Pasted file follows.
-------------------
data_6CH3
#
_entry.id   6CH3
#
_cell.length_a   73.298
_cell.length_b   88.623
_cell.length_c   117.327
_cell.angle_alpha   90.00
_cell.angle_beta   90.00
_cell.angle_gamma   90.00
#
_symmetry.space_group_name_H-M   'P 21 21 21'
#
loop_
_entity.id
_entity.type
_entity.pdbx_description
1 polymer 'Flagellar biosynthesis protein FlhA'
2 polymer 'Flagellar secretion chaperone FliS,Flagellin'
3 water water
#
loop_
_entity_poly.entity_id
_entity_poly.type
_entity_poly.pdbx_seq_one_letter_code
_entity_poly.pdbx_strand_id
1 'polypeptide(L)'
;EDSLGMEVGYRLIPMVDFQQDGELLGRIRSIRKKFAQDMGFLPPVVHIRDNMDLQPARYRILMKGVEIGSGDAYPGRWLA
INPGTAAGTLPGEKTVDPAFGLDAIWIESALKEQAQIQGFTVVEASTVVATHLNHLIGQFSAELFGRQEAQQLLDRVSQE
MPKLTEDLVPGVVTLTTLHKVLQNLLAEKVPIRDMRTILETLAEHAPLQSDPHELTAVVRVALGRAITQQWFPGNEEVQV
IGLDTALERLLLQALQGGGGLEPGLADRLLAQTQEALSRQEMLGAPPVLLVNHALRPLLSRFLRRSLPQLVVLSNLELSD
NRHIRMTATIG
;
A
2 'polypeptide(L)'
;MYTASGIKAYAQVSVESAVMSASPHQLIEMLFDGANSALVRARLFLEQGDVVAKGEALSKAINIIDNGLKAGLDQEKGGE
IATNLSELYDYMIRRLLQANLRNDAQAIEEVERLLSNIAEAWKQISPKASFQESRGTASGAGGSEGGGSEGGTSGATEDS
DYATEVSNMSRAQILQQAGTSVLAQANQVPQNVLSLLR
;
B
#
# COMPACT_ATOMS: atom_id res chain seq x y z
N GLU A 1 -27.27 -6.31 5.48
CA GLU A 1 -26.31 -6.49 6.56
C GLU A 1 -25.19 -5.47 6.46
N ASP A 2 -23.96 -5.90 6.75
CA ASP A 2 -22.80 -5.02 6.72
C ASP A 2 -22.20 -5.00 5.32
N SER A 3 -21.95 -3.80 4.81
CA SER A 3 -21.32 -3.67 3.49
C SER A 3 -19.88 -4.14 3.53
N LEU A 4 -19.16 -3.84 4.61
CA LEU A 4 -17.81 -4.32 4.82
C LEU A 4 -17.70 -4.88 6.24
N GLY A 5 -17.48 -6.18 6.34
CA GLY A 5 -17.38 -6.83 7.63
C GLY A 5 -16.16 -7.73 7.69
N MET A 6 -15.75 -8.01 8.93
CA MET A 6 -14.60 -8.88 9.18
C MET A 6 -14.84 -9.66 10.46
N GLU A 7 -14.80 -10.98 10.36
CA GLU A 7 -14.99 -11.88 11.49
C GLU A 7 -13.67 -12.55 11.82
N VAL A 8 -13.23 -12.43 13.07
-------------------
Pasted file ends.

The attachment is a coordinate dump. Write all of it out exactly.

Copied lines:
data_6CH3
#
_entry.id   6CH3
#
_cell.length_a   73.298
_cell.length_b   88.623
_cell.length_c   117.327
_cell.angle_alpha   90.00
_cell.angle_beta   90.00
_cell.angle_gamma   90.00
#
_symmetry.space_group_name_H-M   'P 21 21 21'
#
loop_
_entity.id
_entity.type
_entity.pdbx_description
1 polymer 'Flagellar biosynthesis protein FlhA'
2 polymer 'Flagellar secretion chaperone FliS,Flagellin'
3 water water
#
loop_
_entity_poly.entity_id
_entity_poly.type
_entity_poly.pdbx_seq_one_letter_code
_entity_poly.pdbx_strand_id
1 'polypeptide(L)'
;EDSLGMEVGYRLIPMVDFQQDGELLGRIRSIRKKFAQDMGFLPPVVHIRDNMDLQPARYRILMKGVEIGSGDAYPGRWLA
INPGTAAGTLPGEKTVDPAFGLDAIWIESALKEQAQIQGFTVVEASTVVATHLNHLIGQFSAELFGRQEAQQLLDRVSQE
MPKLTEDLVPGVVTLTTLHKVLQNLLAEKVPIRDMRTILETLAEHAPLQSDPHELTAVVRVALGRAITQQWFPGNEEVQV
IGLDTALERLLLQALQGGGGLEPGLADRLLAQTQEALSRQEMLGAPPVLLVNHALRPLLSRFLRRSLPQLVVLSNLELSD
NRHIRMTATIG
;
A
2 'polypeptide(L)'
;MYTASGIKAYAQVSVESAVMSASPHQLIEMLFDGANSALVRARLFLEQGDVVAKGEALSKAINIIDNGLKAGLDQEKGGE
IATNLSELYDYMIRRLLQANLRNDAQAIEEVERLLSNIAEAWKQISPKASFQESRGTASGAGGSEGGGSEGGTSGATEDS
DYATEVSNMSRAQILQQAGTSVLAQANQVPQNVLSLLR
;
B
#
# COMPACT_ATOMS: atom_id res chain seq x y z
N GLU A 1 -27.27 -6.31 5.48
CA GLU A 1 -26.31 -6.49 6.56
C GLU A 1 -25.19 -5.47 6.46
N ASP A 2 -23.96 -5.90 6.75
CA ASP A 2 -22.80 -5.02 6.72
C ASP A 2 -22.20 -5.00 5.32
N SER A 3 -21.95 -3.80 4.81
CA SER A 3 -21.32 -3.67 3.49
C SER A 3 -19.88 -4.14 3.53
N LEU A 4 -19.16 -3.84 4.61
CA LEU A 4 -17.81 -4.32 4.82
C LEU A 4 -17.70 -4.88 6.24
N GLY A 5 -17.48 -6.18 6.34
CA GLY A 5 -17.38 -6.83 7.63
C GLY A 5 -16.16 -7.73 7.69
N MET A 6 -15.75 -8.01 8.93
CA MET A 6 -14.60 -8.88 9.18
C MET A 6 -14.84 -9.66 10.46
N GLU A 7 -14.80 -10.98 10.36
CA GLU A 7 -14.99 -11.88 11.49
C GLU A 7 -13.67 -12.55 11.82
N VAL A 8 -13.23 -12.43 13.07